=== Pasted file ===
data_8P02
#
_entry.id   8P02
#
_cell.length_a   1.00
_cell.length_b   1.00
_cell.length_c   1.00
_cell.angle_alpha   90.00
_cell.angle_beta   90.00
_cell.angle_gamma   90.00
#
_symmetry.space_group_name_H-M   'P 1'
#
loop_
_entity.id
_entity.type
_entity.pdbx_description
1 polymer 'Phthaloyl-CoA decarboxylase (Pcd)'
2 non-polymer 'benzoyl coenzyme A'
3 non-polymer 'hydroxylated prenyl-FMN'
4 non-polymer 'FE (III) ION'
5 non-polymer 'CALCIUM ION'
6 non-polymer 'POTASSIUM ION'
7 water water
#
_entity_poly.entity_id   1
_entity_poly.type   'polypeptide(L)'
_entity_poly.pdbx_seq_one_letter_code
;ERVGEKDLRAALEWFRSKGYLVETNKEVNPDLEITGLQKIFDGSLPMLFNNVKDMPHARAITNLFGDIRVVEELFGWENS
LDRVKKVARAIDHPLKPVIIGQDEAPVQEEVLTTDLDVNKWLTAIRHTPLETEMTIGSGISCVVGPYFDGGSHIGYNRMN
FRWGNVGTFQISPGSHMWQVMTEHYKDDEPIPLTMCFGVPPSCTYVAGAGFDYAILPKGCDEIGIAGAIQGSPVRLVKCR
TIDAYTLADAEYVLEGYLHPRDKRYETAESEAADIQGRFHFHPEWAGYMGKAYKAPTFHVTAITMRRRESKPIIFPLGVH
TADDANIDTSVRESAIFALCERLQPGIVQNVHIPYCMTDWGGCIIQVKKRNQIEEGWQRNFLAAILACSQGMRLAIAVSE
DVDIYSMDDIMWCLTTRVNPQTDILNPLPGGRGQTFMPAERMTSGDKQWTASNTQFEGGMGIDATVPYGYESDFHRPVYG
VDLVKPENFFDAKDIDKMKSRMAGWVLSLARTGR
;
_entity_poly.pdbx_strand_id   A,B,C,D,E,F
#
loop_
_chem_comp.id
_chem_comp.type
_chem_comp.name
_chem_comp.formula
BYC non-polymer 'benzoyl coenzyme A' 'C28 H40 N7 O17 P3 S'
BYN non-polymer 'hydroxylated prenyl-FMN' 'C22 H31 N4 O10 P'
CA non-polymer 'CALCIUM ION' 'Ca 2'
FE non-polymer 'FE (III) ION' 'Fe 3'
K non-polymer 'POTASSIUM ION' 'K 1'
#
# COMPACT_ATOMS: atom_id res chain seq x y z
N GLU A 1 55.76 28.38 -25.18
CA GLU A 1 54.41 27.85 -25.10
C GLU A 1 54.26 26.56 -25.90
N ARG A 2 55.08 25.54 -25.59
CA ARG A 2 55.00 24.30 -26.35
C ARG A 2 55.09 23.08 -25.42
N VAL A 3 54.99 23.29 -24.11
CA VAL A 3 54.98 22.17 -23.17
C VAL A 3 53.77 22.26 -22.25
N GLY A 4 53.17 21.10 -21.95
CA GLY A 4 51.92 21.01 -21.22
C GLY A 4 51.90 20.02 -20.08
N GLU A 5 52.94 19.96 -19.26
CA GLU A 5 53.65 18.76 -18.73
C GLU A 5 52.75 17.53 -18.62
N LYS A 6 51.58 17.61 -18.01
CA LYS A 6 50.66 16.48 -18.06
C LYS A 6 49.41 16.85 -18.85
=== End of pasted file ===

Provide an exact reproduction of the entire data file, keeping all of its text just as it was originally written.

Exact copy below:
data_8P02
#
_entry.id   8P02
#
_cell.length_a   1.00
_cell.length_b   1.00
_cell.length_c   1.00
_cell.angle_alpha   90.00
_cell.angle_beta   90.00
_cell.angle_gamma   90.00
#
_symmetry.space_group_name_H-M   'P 1'
#
loop_
_entity.id
_entity.type
_entity.pdbx_description
1 polymer 'Phthaloyl-CoA decarboxylase (Pcd)'
2 non-polymer 'benzoyl coenzyme A'
3 non-polymer 'hydroxylated prenyl-FMN'
4 non-polymer 'FE (III) ION'
5 non-polymer 'CALCIUM ION'
6 non-polymer 'POTASSIUM ION'
7 water water
#
_entity_poly.entity_id   1
_entity_poly.type   'polypeptide(L)'
_entity_poly.pdbx_seq_one_letter_code
;ERVGEKDLRAALEWFRSKGYLVETNKEVNPDLEITGLQKIFDGSLPMLFNNVKDMPHARAITNLFGDIRVVEELFGWENS
LDRVKKVARAIDHPLKPVIIGQDEAPVQEEVLTTDLDVNKWLTAIRHTPLETEMTIGSGISCVVGPYFDGGSHIGYNRMN
FRWGNVGTFQISPGSHMWQVMTEHYKDDEPIPLTMCFGVPPSCTYVAGAGFDYAILPKGCDEIGIAGAIQGSPVRLVKCR
TIDAYTLADAEYVLEGYLHPRDKRYETAESEAADIQGRFHFHPEWAGYMGKAYKAPTFHVTAITMRRRESKPIIFPLGVH
TADDANIDTSVRESAIFALCERLQPGIVQNVHIPYCMTDWGGCIIQVKKRNQIEEGWQRNFLAAILACSQGMRLAIAVSE
DVDIYSMDDIMWCLTTRVNPQTDILNPLPGGRGQTFMPAERMTSGDKQWTASNTQFEGGMGIDATVPYGYESDFHRPVYG
VDLVKPENFFDAKDIDKMKSRMAGWVLSLARTGR
;
_entity_poly.pdbx_strand_id   A,B,C,D,E,F
#
loop_
_chem_comp.id
_chem_comp.type
_chem_comp.name
_chem_comp.formula
BYC non-polymer 'benzoyl coenzyme A' 'C28 H40 N7 O17 P3 S'
BYN non-polymer 'hydroxylated prenyl-FMN' 'C22 H31 N4 O10 P'
CA non-polymer 'CALCIUM ION' 'Ca 2'
FE non-polymer 'FE (III) ION' 'Fe 3'
K non-polymer 'POTASSIUM ION' 'K 1'
#
# COMPACT_ATOMS: atom_id res chain seq x y z
N GLU A 1 55.76 28.38 -25.18
CA GLU A 1 54.41 27.85 -25.10
C GLU A 1 54.26 26.56 -25.90
N ARG A 2 55.08 25.54 -25.59
CA ARG A 2 55.00 24.30 -26.35
C ARG A 2 55.09 23.08 -25.42
N VAL A 3 54.99 23.29 -24.11
CA VAL A 3 54.98 22.17 -23.17
C VAL A 3 53.77 22.26 -22.25
N GLY A 4 53.17 21.10 -21.95
CA GLY A 4 51.92 21.01 -21.22
C GLY A 4 51.90 20.02 -20.08
N GLU A 5 52.94 19.96 -19.26
CA GLU A 5 53.65 18.76 -18.73
C GLU A 5 52.75 17.53 -18.62
N LYS A 6 51.58 17.61 -18.01
CA LYS A 6 50.66 16.48 -18.06
C LYS A 6 49.41 16.85 -18.85